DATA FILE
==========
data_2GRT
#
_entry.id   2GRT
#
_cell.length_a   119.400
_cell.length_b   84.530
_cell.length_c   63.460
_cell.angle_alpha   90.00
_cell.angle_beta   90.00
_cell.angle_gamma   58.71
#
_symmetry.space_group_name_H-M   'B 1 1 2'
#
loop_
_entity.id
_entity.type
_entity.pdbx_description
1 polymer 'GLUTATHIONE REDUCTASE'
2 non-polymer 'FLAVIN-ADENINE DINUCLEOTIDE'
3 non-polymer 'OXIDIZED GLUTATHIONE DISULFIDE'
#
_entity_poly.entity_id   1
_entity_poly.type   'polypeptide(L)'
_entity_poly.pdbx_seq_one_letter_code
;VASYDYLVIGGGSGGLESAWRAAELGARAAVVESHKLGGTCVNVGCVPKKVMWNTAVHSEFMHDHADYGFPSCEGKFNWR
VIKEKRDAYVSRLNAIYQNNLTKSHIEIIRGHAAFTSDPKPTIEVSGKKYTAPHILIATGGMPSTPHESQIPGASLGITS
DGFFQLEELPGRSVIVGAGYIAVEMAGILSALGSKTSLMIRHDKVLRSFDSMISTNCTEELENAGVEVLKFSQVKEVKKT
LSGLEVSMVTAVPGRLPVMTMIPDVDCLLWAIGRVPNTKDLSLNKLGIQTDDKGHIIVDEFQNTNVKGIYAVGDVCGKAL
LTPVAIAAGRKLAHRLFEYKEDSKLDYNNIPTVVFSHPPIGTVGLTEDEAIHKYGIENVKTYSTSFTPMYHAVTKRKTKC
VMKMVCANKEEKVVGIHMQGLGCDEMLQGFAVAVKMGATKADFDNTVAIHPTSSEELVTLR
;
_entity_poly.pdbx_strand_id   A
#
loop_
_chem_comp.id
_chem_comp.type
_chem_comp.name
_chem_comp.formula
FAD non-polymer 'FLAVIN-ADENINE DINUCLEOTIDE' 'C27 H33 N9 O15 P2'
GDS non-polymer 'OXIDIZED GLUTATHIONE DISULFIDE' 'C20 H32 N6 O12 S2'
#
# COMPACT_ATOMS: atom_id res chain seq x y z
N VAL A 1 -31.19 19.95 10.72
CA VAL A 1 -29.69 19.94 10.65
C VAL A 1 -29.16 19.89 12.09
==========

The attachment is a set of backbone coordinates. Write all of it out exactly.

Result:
data_2GRT
#
_entry.id   2GRT
#
_cell.length_a   119.400
_cell.length_b   84.530
_cell.length_c   63.460
_cell.angle_alpha   90.00
_cell.angle_beta   90.00
_cell.angle_gamma   58.71
#
_symmetry.space_group_name_H-M   'B 1 1 2'
#
loop_
_entity.id
_entity.type
_entity.pdbx_description
1 polymer 'GLUTATHIONE REDUCTASE'
2 non-polymer 'FLAVIN-ADENINE DINUCLEOTIDE'
3 non-polymer 'OXIDIZED GLUTATHIONE DISULFIDE'
#
_entity_poly.entity_id   1
_entity_poly.type   'polypeptide(L)'
_entity_poly.pdbx_seq_one_letter_code
;VASYDYLVIGGGSGGLESAWRAAELGARAAVVESHKLGGTCVNVGCVPKKVMWNTAVHSEFMHDHADYGFPSCEGKFNWR
VIKEKRDAYVSRLNAIYQNNLTKSHIEIIRGHAAFTSDPKPTIEVSGKKYTAPHILIATGGMPSTPHESQIPGASLGITS
DGFFQLEELPGRSVIVGAGYIAVEMAGILSALGSKTSLMIRHDKVLRSFDSMISTNCTEELENAGVEVLKFSQVKEVKKT
LSGLEVSMVTAVPGRLPVMTMIPDVDCLLWAIGRVPNTKDLSLNKLGIQTDDKGHIIVDEFQNTNVKGIYAVGDVCGKAL
LTPVAIAAGRKLAHRLFEYKEDSKLDYNNIPTVVFSHPPIGTVGLTEDEAIHKYGIENVKTYSTSFTPMYHAVTKRKTKC
VMKMVCANKEEKVVGIHMQGLGCDEMLQGFAVAVKMGATKADFDNTVAIHPTSSEELVTLR
;
_entity_poly.pdbx_strand_id   A
#
loop_
_chem_comp.id
_chem_comp.type
_chem_comp.name
_chem_comp.formula
FAD non-polymer 'FLAVIN-ADENINE DINUCLEOTIDE' 'C27 H33 N9 O15 P2'
GDS non-polymer 'OXIDIZED GLUTATHIONE DISULFIDE' 'C20 H32 N6 O12 S2'
#
# COMPACT_ATOMS: atom_id res chain seq x y z
N VAL A 1 -31.19 19.95 10.72
CA VAL A 1 -29.69 19.94 10.65
C VAL A 1 -29.16 19.89 12.09